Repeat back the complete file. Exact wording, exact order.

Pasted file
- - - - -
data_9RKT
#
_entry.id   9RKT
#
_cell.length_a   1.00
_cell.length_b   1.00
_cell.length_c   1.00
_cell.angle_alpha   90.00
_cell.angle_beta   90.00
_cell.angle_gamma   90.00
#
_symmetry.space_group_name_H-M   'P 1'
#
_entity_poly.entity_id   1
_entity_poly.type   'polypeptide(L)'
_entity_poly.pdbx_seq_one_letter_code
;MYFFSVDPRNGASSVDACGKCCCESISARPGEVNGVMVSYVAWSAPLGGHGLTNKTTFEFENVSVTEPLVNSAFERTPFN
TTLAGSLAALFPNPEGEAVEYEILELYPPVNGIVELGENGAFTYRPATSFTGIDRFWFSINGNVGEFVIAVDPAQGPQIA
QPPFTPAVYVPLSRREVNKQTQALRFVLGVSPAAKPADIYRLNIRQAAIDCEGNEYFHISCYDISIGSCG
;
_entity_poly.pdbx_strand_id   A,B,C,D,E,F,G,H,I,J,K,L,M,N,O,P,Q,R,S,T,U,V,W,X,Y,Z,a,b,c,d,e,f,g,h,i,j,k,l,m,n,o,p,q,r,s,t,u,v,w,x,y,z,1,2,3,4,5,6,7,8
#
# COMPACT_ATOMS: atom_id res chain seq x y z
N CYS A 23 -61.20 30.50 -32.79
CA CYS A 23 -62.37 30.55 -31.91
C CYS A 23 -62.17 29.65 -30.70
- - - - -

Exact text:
data_9RKT
#
_entry.id   9RKT
#
_cell.length_a   1.00
_cell.length_b   1.00
_cell.length_c   1.00
_cell.angle_alpha   90.00
_cell.angle_beta   90.00
_cell.angle_gamma   90.00
#
_symmetry.space_group_name_H-M   'P 1'
#
_entity_poly.entity_id   1
_entity_poly.type   'polypeptide(L)'
_entity_poly.pdbx_seq_one_letter_code
;MYFFSVDPRNGASSVDACGKCCCESISARPGEVNGVMVSYVAWSAPLGGHGLTNKTTFEFENVSVTEPLVNSAFERTPFN
TTLAGSLAALFPNPEGEAVEYEILELYPPVNGIVELGENGAFTYRPATSFTGIDRFWFSINGNVGEFVIAVDPAQGPQIA
QPPFTPAVYVPLSRREVNKQTQALRFVLGVSPAAKPADIYRLNIRQAAIDCEGNEYFHISCYDISIGSCG
;
_entity_poly.pdbx_strand_id   A,B,C,D,E,F,G,H,I,J,K,L,M,N,O,P,Q,R,S,T,U,V,W,X,Y,Z,a,b,c,d,e,f,g,h,i,j,k,l,m,n,o,p,q,r,s,t,u,v,w,x,y,z,1,2,3,4,5,6,7,8
#
# COMPACT_ATOMS: atom_id res chain seq x y z
N CYS A 23 -61.20 30.50 -32.79
CA CYS A 23 -62.37 30.55 -31.91
C CYS A 23 -62.17 29.65 -30.70